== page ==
A property owner has a number of responsibilities when a loss occurs under an insurance policy. Besides being committed to reporting the loss and cooperating with the insurer in handling the claim, one also has the responsibility to minimize the loss. This obligation holds for both personal and commercial loss situations.
Most insurance policies contain advice to protect your property from any additional harm. Insurance companies expect their policyholders to make an effort to minimize loss under their policies.
For an example, Maria’s restaurant staff is in chaos as a fire has been discovered in a small storage area located behind the main kitchen. The restaurant has already closed, so Maria only has be concerned with making sure that her employees are ordered and cleared out of the restaurant and makes certain that everyone is safely accounted for. Following, she makes a call to the local Fire Department. At this time, she stops anyone from attempting to extinguish the fire. Unfortunately as it turns out, the fire spreads into the kitchen, severely damaging the heart of her restaurant. After her insurer investigates the loss, her claim payment is reduced by $10,000. The lower payment is arranged because it was found that Maria had reduced the severity of the loss by not allowing her staff to make use of the available fire extinguishers and she made the emergency call as quickly as possible.
The policy usually notifies the policyholder that he or she is expected to take all the available measure to save or preserve their property in the case of a loss. If the policyholder fails to meet the policy’s obligation in the event of a given loss, it can result in partial or total denial of coverage.
Here’s another example. The Jefferson family goes outside to inspect around their home to check for any damage after a strong windstorm. They notice that a large limb from a tree on their property was blown onto their roof, creating a hole. Several hours later a rainstorm makes its way through their area and pours through the hole, damaging costly furniture stored in the attic as well as damage to bedroom ceiling and walls.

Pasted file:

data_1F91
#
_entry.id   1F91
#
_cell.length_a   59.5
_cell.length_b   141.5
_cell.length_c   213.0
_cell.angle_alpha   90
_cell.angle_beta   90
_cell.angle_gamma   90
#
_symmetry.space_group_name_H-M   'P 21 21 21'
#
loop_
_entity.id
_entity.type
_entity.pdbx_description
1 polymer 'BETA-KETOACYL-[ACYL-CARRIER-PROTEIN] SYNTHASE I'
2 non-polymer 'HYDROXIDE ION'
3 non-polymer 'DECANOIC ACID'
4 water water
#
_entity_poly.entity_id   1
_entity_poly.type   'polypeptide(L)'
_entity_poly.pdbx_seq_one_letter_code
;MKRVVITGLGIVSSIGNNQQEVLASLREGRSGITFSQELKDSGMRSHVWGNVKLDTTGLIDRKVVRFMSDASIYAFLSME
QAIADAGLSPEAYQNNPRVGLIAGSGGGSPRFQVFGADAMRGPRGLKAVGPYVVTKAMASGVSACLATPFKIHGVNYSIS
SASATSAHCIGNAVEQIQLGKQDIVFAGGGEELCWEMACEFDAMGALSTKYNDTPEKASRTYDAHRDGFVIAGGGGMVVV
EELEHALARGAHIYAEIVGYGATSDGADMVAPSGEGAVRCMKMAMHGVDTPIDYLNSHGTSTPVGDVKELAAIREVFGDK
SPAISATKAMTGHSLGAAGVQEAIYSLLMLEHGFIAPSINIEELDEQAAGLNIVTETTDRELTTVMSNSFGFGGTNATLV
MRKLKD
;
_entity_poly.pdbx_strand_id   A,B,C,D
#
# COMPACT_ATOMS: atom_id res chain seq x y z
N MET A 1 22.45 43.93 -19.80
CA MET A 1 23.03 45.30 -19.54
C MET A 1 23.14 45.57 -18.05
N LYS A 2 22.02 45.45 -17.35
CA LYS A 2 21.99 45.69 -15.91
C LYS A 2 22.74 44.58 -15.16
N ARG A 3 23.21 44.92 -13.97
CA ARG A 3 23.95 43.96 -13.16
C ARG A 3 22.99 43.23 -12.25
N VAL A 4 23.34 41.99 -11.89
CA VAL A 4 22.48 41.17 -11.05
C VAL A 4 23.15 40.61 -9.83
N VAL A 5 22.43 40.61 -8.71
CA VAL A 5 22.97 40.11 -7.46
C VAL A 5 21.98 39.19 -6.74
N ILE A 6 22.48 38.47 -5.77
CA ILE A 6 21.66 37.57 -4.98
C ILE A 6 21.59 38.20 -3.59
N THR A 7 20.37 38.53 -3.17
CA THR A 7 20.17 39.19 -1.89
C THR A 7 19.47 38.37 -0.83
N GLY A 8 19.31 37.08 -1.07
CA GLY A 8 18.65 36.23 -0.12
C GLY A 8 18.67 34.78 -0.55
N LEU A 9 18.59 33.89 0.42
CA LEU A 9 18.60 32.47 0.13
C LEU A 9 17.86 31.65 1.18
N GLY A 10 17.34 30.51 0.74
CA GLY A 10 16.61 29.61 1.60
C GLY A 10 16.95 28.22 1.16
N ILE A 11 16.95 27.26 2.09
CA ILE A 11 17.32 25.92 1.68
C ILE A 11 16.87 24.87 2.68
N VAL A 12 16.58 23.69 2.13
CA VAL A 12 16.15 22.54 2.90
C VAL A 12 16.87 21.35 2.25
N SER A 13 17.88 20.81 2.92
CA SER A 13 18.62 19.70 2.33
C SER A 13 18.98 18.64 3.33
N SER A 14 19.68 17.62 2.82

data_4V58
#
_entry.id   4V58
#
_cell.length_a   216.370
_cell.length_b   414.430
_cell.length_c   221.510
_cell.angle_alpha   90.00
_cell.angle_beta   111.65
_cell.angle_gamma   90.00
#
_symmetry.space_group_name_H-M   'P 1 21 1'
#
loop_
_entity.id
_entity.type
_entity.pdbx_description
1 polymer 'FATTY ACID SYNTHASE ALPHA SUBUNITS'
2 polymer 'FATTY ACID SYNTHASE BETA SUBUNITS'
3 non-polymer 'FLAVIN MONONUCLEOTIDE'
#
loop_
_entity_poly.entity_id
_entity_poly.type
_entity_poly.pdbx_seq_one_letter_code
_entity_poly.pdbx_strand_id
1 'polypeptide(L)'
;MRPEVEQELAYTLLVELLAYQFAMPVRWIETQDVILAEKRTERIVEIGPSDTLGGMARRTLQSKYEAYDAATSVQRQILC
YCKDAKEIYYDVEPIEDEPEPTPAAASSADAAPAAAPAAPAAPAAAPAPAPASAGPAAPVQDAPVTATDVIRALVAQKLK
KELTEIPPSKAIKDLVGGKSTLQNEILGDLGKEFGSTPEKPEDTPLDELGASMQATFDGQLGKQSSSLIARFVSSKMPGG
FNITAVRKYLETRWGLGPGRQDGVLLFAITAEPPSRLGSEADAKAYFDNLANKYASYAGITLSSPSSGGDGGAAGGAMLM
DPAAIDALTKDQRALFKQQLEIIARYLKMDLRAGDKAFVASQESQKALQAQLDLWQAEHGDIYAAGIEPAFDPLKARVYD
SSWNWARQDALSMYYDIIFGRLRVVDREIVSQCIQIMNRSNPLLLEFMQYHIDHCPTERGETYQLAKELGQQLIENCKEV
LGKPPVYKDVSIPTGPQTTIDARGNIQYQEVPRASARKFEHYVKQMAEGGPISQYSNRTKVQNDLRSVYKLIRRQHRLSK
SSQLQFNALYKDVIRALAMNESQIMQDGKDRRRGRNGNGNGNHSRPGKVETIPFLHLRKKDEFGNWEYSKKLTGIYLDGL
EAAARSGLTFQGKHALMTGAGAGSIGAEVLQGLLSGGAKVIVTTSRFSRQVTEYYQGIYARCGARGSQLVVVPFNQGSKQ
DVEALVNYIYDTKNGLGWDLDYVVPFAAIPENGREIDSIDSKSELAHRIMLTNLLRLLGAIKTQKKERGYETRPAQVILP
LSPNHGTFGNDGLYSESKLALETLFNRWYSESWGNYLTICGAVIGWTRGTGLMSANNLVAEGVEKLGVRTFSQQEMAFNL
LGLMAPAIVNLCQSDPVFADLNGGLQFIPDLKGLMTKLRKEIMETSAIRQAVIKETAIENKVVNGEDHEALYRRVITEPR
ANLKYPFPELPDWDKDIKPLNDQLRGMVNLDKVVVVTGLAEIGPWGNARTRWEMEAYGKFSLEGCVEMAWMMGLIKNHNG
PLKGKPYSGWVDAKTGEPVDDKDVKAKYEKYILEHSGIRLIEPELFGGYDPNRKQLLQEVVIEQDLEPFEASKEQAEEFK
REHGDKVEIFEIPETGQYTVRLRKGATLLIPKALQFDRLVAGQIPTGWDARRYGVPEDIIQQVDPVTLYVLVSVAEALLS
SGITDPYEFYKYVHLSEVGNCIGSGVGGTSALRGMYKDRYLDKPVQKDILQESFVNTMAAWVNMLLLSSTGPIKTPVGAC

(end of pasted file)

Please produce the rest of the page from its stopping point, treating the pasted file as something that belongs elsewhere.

Scenario One – the initial damage from the windstorm occurred early on a Thursday morning with the storm occurring in the afternoon. The Jeffersons made the decision to go to work and school and to handle the situation after they return home.
Scenario Two – the initial damage occurred on a Sunday morning, around 3 a.m. with the storm occurring around 6 a.m. The Jeffersons were frantic and made several calls but could not find anyone willing to come out to their home to deal with the open roof until the following day.
In either of the two scenarios, failure to preserve the property after the initial loss created additional damage. However, in the first scenario it would be only the case that the policyholder may suffer a consequence. In cases such as this, the loss circumstances have a significant bearing on how the insurer may respond and the policyholder’s actions are critical. A reasonable effort may make all the difference.
To gain further insight on properly preserving your property from possible loss, be sure to speak with an insurance professional.
If you have any questions about your existing policy, are inquiring information about a possible future policy or need further information, please call us at (631) 738-7300 or get a quick quote at www.vrpinsurance.com
You can also check us out on Facebook at www.facebook.com/vrpinsurance
and follow us on Twitter at www.twitter.com/VRPInsurance